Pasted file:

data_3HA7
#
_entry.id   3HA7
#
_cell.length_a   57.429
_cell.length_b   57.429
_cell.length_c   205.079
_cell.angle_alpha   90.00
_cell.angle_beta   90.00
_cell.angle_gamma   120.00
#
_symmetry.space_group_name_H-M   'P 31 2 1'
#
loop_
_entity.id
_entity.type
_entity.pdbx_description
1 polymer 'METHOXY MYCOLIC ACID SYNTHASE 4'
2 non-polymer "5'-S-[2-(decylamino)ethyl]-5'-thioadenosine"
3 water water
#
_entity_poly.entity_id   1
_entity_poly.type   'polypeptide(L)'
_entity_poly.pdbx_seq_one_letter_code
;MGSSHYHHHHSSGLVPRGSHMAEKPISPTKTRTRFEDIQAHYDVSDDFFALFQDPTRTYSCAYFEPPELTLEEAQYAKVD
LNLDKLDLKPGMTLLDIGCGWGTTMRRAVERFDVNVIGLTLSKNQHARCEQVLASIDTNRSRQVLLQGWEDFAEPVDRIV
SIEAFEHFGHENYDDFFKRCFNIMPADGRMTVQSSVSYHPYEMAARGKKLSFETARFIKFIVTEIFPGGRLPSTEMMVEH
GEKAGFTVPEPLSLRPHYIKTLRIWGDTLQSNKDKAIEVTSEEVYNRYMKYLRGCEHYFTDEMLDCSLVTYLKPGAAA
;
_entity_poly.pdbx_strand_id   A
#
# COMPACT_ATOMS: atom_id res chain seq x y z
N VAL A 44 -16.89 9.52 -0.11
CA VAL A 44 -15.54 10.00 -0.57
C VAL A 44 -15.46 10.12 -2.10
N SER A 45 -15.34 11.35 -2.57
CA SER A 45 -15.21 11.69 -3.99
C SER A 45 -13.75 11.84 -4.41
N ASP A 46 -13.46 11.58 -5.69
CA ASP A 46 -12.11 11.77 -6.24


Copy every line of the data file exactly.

data_3HA7
#
_entry.id   3HA7
#
_cell.length_a   57.429
_cell.length_b   57.429
_cell.length_c   205.079
_cell.angle_alpha   90.00
_cell.angle_beta   90.00
_cell.angle_gamma   120.00
#
_symmetry.space_group_name_H-M   'P 31 2 1'
#
loop_
_entity.id
_entity.type
_entity.pdbx_description
1 polymer 'METHOXY MYCOLIC ACID SYNTHASE 4'
2 non-polymer "5'-S-[2-(decylamino)ethyl]-5'-thioadenosine"
3 water water
#
_entity_poly.entity_id   1
_entity_poly.type   'polypeptide(L)'
_entity_poly.pdbx_seq_one_letter_code
;MGSSHYHHHHSSGLVPRGSHMAEKPISPTKTRTRFEDIQAHYDVSDDFFALFQDPTRTYSCAYFEPPELTLEEAQYAKVD
LNLDKLDLKPGMTLLDIGCGWGTTMRRAVERFDVNVIGLTLSKNQHARCEQVLASIDTNRSRQVLLQGWEDFAEPVDRIV
SIEAFEHFGHENYDDFFKRCFNIMPADGRMTVQSSVSYHPYEMAARGKKLSFETARFIKFIVTEIFPGGRLPSTEMMVEH
GEKAGFTVPEPLSLRPHYIKTLRIWGDTLQSNKDKAIEVTSEEVYNRYMKYLRGCEHYFTDEMLDCSLVTYLKPGAAA
;
_entity_poly.pdbx_strand_id   A
#
# COMPACT_ATOMS: atom_id res chain seq x y z
N VAL A 44 -16.89 9.52 -0.11
CA VAL A 44 -15.54 10.00 -0.57
C VAL A 44 -15.46 10.12 -2.10
N SER A 45 -15.34 11.35 -2.57
CA SER A 45 -15.21 11.69 -3.99
C SER A 45 -13.75 11.84 -4.41
N ASP A 46 -13.46 11.58 -5.69
CA ASP A 46 -12.11 11.77 -6.24